I was three weeks sober when I traveled to Colorado to visit my family for Thanksgiving. I was excited, but scared. I was going back to a town filled with old drinking buddies and favorite watering holes.
I drove over with my dad, whose company helped keep me out of my head. We talked about my drinking a bit, but mostly we talked about life as we watched the mountains go by. Every once in a while I would pull out my big book and read a few pages.
We pulled up to my aunt’s house and went inside. Aunts, uncles, cousins, and friends greeted us with laughter and hugs. After a hug and high five, my uncle said, “Beer’s in the fridge, Pat.” I went to the kitchen, grabbed a glass from the cupboard, and poured myself some water. I was off to a good start!
While sipping my water, I heard someone say, “Just get a couple drinks in Karen, and she’ll sing karaoke all night!” I didn’t know who Karen was, but I know what “a couple drinks” does to me – and it usually doesn’t end with boisterous karaoke.
I got more anxious as the day went on. I went outside and called my “temporary” sponsor. He shared some stories and encouragement. I made it through the rest of the day, and went to bed sober. Another success!
On Thanksgiving morning, I showered and joined my family for breakfast. My uncle handed me a small bottle of vodka for my orange juice. I read the label, and passed it to my cousin. He looked at me funny, but didn’t say anything.
We talked and played board games for the next few hours. Several people had a beer or glass of wine here and there. I clung to my glass of water, refilling it every 10 minutes.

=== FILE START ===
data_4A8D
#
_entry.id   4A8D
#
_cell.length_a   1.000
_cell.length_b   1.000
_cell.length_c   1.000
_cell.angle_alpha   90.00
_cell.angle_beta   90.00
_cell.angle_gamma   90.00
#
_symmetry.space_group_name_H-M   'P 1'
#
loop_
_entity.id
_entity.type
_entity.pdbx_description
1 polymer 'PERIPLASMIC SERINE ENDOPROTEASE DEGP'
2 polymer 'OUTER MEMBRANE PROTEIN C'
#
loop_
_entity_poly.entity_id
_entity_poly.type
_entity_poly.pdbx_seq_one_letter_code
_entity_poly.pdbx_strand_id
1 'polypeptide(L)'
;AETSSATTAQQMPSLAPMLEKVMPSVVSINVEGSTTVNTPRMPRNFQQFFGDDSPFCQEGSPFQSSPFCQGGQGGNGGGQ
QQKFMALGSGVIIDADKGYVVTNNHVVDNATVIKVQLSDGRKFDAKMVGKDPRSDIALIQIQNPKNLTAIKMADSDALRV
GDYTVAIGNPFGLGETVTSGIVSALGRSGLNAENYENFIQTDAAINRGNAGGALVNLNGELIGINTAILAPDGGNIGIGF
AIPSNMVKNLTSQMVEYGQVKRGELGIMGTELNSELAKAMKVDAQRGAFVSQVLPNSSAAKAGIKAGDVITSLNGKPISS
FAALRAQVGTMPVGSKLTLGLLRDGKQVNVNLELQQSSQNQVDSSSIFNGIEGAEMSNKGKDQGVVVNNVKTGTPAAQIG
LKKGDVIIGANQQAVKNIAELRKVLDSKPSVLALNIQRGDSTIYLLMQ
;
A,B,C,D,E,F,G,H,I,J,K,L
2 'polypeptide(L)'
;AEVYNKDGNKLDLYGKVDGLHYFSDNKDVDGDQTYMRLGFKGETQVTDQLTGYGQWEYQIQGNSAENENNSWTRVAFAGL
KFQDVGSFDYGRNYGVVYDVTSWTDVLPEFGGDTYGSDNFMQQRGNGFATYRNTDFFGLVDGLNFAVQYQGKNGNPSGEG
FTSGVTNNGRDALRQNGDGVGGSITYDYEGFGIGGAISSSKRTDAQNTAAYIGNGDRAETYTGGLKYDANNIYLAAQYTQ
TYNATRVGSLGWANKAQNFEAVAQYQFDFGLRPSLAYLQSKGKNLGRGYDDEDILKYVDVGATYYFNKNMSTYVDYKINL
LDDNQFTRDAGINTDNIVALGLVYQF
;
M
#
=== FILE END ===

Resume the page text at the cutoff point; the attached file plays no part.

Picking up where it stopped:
I started feeling anxious again. I couldn’t put my finger on why, other than that I was three weeks sober and trying to make it through one more day. I told my dad I needed to go to a meeting. He objected, saying, “It’s Thanksgiving! You should spend time with your family.” I looked at him and didn’t say anything. He handed me the keys to his car.
I had written down the addresses and times of a few meetings before I left SLC, so I knew exactly where to go. I parked and went inside. About a dozen people talked quietly, waiting for the meeting to begin. The chairperson welcomed us, and asked someone to read How It Works. I felt a bit calmer.
We went around the room, reading a paragraph or two from the big book. I told the group I was visiting from Salt Lake City. They gave me a sheet of paper with phone numbers I could call if I needed.
I went back to my aunt’s house feeling much freer. I had needed to talk with people who understood my problem, and the AA group was there for me. I had used the tools I learned in AA – I called my sponsor, went to a meeting, and read the big book. I prayed, giving thanks for the opportunity to be with my family, and asking for strength to make it through one more day sober.
My dad and I headed back to Salt Lake City the day after Thanksgiving. I had managed to stay sober for the entire trip. We talked about life as we watched the mountains go by. I knew that this is the life that I want for myself.
—by Patrick M